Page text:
I’m also enjoying planning what this blog will look like in the year ahead. I want to separate it from The Dance Well Centre, because it’s not the same. Though it is of course related and there will also be digital (and non-digital) links between the two. This year I want to focus more on telling stories of what it means to be a dancer. Not just my story, but lots of stories, from all kinds of dancers. If you are interested you can check out this post for more information. I’ve already got four young dancers lined up and two dancers who started ballet as adults too. There are also playlists, student guides, posts for teachers and of course a little bit of my story planned too.

Choreography Workshop Playlist

This playlist is the playlist I use with my Choreography Workshop class this term – it’s a bit of a mixture and constantly evolving, but this is what it currently looks like.


The Pasture – Elephant Revival

Down to the Sea – Elephant Revival

Intro – The XX

Tear Drop – Massive Attack

Dreams and Disasters – Owl City

Armies of Your Heart – Elizaveta

Viva La Vida – Coldplay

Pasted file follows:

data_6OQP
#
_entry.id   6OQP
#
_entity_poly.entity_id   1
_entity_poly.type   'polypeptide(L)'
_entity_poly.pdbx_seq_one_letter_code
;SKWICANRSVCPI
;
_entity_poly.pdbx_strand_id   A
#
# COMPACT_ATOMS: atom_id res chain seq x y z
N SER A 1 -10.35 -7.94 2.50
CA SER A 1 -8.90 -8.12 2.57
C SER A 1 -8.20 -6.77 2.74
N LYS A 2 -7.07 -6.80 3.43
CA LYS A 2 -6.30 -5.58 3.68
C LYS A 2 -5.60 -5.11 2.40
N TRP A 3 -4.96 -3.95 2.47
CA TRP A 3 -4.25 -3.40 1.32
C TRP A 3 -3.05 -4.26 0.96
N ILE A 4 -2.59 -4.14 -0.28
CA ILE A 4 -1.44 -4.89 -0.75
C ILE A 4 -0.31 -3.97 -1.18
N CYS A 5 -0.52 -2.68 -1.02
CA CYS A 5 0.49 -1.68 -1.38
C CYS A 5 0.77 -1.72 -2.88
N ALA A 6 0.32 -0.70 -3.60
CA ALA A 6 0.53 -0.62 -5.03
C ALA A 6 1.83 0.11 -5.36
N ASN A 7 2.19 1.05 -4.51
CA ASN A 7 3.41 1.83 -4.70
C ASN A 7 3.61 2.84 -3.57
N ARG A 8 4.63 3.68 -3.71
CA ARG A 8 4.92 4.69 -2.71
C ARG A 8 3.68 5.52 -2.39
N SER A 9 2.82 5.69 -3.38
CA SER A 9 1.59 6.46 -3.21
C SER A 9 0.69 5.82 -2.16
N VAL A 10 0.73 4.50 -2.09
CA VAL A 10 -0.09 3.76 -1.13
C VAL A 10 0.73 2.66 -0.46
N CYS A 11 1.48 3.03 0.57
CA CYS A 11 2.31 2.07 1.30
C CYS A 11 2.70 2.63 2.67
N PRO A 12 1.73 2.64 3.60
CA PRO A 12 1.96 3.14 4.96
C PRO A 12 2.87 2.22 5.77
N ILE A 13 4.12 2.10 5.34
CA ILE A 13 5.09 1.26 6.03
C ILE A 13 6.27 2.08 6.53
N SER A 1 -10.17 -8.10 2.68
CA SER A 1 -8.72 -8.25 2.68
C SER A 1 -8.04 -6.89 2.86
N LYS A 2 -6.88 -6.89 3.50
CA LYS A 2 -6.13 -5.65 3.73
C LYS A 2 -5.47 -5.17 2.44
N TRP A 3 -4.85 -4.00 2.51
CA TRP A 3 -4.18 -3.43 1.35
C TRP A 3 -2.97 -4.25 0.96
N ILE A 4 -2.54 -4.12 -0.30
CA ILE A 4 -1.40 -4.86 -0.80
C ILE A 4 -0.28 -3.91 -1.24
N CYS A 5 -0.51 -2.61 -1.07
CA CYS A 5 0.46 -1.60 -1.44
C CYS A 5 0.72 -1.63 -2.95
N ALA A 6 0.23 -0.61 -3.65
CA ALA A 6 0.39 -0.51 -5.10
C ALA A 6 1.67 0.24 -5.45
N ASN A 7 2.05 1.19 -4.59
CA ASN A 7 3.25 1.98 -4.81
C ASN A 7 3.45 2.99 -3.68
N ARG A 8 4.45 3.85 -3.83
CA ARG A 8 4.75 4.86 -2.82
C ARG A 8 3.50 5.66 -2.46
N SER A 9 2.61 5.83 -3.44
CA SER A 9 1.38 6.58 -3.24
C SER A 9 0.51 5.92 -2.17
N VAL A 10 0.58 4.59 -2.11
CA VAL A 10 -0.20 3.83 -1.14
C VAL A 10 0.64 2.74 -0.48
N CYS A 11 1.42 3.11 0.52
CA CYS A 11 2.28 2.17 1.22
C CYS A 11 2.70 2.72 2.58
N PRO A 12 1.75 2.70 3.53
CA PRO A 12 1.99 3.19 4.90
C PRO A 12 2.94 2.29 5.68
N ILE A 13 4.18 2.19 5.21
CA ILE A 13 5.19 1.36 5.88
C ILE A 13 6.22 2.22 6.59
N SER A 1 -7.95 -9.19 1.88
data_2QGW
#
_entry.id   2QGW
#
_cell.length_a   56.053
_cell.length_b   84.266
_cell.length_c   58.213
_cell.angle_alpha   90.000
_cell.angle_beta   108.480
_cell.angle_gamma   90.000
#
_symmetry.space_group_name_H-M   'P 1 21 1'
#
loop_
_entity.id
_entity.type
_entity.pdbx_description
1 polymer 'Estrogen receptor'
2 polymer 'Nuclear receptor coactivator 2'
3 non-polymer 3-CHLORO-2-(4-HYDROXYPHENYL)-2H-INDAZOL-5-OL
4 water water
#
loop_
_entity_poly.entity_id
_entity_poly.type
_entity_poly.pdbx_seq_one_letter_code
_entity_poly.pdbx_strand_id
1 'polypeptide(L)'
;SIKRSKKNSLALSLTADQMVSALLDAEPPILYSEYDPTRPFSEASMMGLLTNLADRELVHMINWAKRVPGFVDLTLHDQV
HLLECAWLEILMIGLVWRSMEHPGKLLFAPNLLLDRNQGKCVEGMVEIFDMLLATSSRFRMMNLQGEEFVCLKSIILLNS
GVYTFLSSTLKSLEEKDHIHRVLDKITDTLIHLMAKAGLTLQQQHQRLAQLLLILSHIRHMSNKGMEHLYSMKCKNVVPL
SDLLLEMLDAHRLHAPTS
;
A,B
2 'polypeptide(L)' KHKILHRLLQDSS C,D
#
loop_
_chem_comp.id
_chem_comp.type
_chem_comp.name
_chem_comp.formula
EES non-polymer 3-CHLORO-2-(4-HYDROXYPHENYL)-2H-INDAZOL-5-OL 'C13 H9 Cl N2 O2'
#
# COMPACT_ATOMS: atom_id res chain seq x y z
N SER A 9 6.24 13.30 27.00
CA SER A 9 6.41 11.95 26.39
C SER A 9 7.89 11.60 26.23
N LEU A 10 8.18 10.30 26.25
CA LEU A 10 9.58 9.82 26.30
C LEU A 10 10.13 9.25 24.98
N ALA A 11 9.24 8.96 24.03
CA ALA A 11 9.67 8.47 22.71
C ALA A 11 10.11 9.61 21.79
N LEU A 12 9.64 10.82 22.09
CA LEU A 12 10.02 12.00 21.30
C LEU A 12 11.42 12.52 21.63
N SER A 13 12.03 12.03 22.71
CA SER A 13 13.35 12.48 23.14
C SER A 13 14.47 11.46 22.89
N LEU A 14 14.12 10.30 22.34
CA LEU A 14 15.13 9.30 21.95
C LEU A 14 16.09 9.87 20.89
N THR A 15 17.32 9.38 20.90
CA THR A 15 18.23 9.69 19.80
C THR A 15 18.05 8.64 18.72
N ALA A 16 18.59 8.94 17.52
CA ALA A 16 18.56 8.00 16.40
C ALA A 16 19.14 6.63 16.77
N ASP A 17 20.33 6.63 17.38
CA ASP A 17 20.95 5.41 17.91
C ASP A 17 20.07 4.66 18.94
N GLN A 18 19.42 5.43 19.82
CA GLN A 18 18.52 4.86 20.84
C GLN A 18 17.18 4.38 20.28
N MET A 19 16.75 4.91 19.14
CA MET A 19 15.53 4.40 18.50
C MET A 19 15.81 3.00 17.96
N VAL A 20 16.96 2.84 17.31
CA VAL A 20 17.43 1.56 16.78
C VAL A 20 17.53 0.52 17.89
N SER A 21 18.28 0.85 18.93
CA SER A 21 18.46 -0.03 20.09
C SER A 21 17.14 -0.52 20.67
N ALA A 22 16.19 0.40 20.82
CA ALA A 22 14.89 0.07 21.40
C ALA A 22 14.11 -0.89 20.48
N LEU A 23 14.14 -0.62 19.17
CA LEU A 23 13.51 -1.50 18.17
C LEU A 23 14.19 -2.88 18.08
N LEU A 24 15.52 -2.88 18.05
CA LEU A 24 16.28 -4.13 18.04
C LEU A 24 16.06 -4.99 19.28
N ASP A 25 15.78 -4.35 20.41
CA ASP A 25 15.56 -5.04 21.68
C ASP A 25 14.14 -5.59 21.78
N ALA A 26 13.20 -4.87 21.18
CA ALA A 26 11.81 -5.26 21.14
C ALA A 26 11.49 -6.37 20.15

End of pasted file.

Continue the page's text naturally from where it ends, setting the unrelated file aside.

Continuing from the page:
Pumped Up Kicks – Foster the People

Where Do I Even Start? =- Morgan Taylor Reid

Run Daddy Run – Miranda Lambert

Free – Rudimental

Abraham’s Daughter – Arcade Five

Brave – Sara Bareilles

Be Okay – Oh Honey

Heavy Cross – The Gossip

Breathe Me – Sia


I’m happy to take requests for different playlists, just leave me a comment. Now it’s your turn, what songs are loving for dance right now?

Contemporary Playlist March 2014

Full confession, I love music! And I spend a lot of time finding new music and making playlists, so I thought hey, why not share them with you.

Today’s playlist is a lot of new stuff that I have just recently discovered or that has been recently released. Most of these songs are a little bit different or quirky, and many would be great for performances or just to change up classes.

Contemporary* Playlist March 2014

Intro – XX

On the Nature of Daylight – Max Richter

Set Fire to the Rain – Adele

Teardrop – Massive Attack

Holy Moses – Washington

Where do I even start? – Morgan Taylor Reid

Counting Stars – One Republic

Working for the Company – Willy Moon

In Colour – Shapeshifter

Breath and Life – Audiomachine